Editor’s note: Daniel Feldman, the principal investigator for the Surface Atmosphere Integrated Field Laboratory (SAIL) campaign in Colorado, provided the following blog post with contributions from SAIL co-investigators Ken Williams, Allison Aiken, S. McKenzie Skiles, and Jeff Deems.
The seasonal changes in the Colorado Rocky Mountains are so dramatic that it is scarcely possible to imagine a pleasant summer in the depths of winter. The thoughts of lounging outside in the heat seem quite distant when the temperature is routinely below 0 F. But between the frigid winter and the glorious summer, the spring transition always occurs.
The meters of snowpack all melt during a time the locals affectionately (or perhaps tongue-in-cheek) call “mud season.” The spring is slushy, the snow is dirty and patchy, the mud is sticky and slippery, and tourists are—for a time anyway—in short supply.
At the same time, this transition period is incredibly important for water resource management. When and where the snow melts determines both who and what can use it and how much water makes its way down into streams, rivers, and reservoirs. A number of atmospheric processes dominate this melt: Increased solar radiation and temperatures work together with dust and other aerosols to melt the snow.
In 2021/2022, the Rockies experienced a winter full of weather whiplashes. The total snow accumulation was about average relative to the 30-year climatology from 1991–2020, but it set the stage for the main water resource event, and provided a prime opportunity to test the scientific community’s understanding of the spring transition.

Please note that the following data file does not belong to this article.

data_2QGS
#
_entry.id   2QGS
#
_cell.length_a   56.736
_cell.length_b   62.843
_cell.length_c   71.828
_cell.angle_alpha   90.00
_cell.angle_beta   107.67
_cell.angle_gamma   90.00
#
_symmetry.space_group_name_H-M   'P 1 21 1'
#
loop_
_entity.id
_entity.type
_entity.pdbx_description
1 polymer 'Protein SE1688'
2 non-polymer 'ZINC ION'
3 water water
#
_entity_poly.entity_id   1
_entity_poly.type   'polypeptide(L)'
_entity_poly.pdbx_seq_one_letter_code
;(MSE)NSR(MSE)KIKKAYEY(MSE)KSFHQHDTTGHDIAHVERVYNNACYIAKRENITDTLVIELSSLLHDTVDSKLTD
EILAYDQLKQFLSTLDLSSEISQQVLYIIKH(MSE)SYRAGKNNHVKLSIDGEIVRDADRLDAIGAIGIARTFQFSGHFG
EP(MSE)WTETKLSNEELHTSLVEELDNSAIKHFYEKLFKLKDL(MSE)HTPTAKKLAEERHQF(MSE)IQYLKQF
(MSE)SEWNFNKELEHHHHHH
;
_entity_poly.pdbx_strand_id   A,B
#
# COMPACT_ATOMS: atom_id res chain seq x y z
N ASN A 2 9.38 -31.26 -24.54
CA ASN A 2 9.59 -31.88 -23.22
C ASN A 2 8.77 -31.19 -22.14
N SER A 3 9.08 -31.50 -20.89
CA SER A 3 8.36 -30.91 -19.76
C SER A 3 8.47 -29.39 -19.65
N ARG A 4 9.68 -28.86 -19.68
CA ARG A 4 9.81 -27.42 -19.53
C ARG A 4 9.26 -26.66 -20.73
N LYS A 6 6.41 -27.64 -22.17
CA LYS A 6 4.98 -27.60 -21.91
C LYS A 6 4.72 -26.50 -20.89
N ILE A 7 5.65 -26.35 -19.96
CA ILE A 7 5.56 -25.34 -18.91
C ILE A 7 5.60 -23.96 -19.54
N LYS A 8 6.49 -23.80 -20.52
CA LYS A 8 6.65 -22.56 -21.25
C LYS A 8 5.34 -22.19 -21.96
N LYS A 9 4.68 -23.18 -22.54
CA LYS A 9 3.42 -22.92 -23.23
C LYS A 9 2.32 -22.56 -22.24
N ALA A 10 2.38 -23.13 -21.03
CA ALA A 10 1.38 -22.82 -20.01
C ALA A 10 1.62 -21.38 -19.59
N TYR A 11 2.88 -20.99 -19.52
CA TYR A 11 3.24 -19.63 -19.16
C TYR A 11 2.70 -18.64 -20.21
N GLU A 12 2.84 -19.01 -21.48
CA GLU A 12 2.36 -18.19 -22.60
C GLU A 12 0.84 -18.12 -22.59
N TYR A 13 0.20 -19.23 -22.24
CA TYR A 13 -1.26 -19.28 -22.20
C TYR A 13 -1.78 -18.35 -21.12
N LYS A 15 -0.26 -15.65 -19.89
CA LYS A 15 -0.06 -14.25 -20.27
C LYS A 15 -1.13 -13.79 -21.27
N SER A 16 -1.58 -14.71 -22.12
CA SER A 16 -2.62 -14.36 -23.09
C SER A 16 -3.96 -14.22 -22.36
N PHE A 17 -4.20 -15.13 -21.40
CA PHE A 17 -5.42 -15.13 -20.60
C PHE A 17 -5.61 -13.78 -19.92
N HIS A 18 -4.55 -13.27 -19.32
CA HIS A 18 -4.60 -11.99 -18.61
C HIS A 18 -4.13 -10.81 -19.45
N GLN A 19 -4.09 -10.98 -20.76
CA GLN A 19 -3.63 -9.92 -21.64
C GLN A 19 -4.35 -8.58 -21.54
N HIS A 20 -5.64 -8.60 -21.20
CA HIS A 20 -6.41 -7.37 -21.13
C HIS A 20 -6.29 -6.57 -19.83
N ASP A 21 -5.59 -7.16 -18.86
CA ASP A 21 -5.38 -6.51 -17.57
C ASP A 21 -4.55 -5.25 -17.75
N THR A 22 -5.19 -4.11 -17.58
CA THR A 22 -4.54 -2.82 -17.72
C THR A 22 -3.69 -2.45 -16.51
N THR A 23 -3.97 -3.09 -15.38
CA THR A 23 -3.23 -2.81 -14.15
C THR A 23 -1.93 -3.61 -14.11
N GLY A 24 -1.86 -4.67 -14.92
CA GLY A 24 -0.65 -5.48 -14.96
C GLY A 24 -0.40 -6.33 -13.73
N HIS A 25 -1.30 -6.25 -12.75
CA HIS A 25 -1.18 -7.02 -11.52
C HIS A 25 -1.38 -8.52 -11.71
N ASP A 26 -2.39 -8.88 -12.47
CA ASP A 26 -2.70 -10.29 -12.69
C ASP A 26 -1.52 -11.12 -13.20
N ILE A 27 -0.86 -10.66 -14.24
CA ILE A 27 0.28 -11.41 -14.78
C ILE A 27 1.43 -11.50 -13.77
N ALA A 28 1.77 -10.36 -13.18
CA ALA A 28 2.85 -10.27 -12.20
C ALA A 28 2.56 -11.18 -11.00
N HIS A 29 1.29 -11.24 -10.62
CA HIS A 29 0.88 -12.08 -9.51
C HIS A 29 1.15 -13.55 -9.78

It may come as a surprise to learn that before 2022, ARM, with its hundreds of field campaigns worldwide, had yet to measure the full spring melt in high-altitude complex terrain. That has now changed: SAIL collected observations in the Crested Butte, Colorado, area this past spring and has stories to tell!
While the total precipitation for winter 2021/2022 was close to the climatological average, the spring melt was anything but typical. The atmosphere forced the snowpack with all the subtlety of a Mack truck. This was one of the dustiest springs of the last 10 years across the Rockies, and for Colorado, one of the windiest ever recorded.
The late winter and early spring snowfall blunted some, but not all, of the dust’s effects on snow.
SAIL data show exactly how atmosphere and surface properties are related in the East River Watershed this past spring. Dozens of ARM instruments observed how much solar and thermal energy flowed into the snowpack to drive its melt, how dust made its way from the atmosphere to the surface, the wind patterns throughout the watershed, and where precipitation was and was not occurring that might mask the dust.
Aerosol Observing System instruments measured several large dust events in May, as shown with high particulate scattering in the supermicron size range. Additional analysis revealed that wind trajectories brought in smoke from wildfires in northern Arizona.
ARM also deployed a key aerial asset to SAIL: the tethered balloon system. Test flights in early May showed the tenuous nature of the snowpack. Vertically resolved measurements of aerosols also highlighted where dust was most concentrated in the atmosphere.
The ASR-funded SAIL-Net project is collecting data to establish spatial and elevational gradients in surface aerosols, while DOE’s Watershed Function Science Focus Area is tracking the snowpack and its discharge.
Snow surveys from the Airborne Snow Observatory captured the distribution of snow depth, snow-water equivalent, snow albedo, and dust radiative forcing of the snowpack on April 21 and May 18. About half the snowpack remained in the watershed on the latter date, in spite of having little to no snow at lower elevations.
Together, SAIL and partners have stories of this wild spring, but the data surely contain many more stories yet to be uncovered from this “mud season” in the Rockies.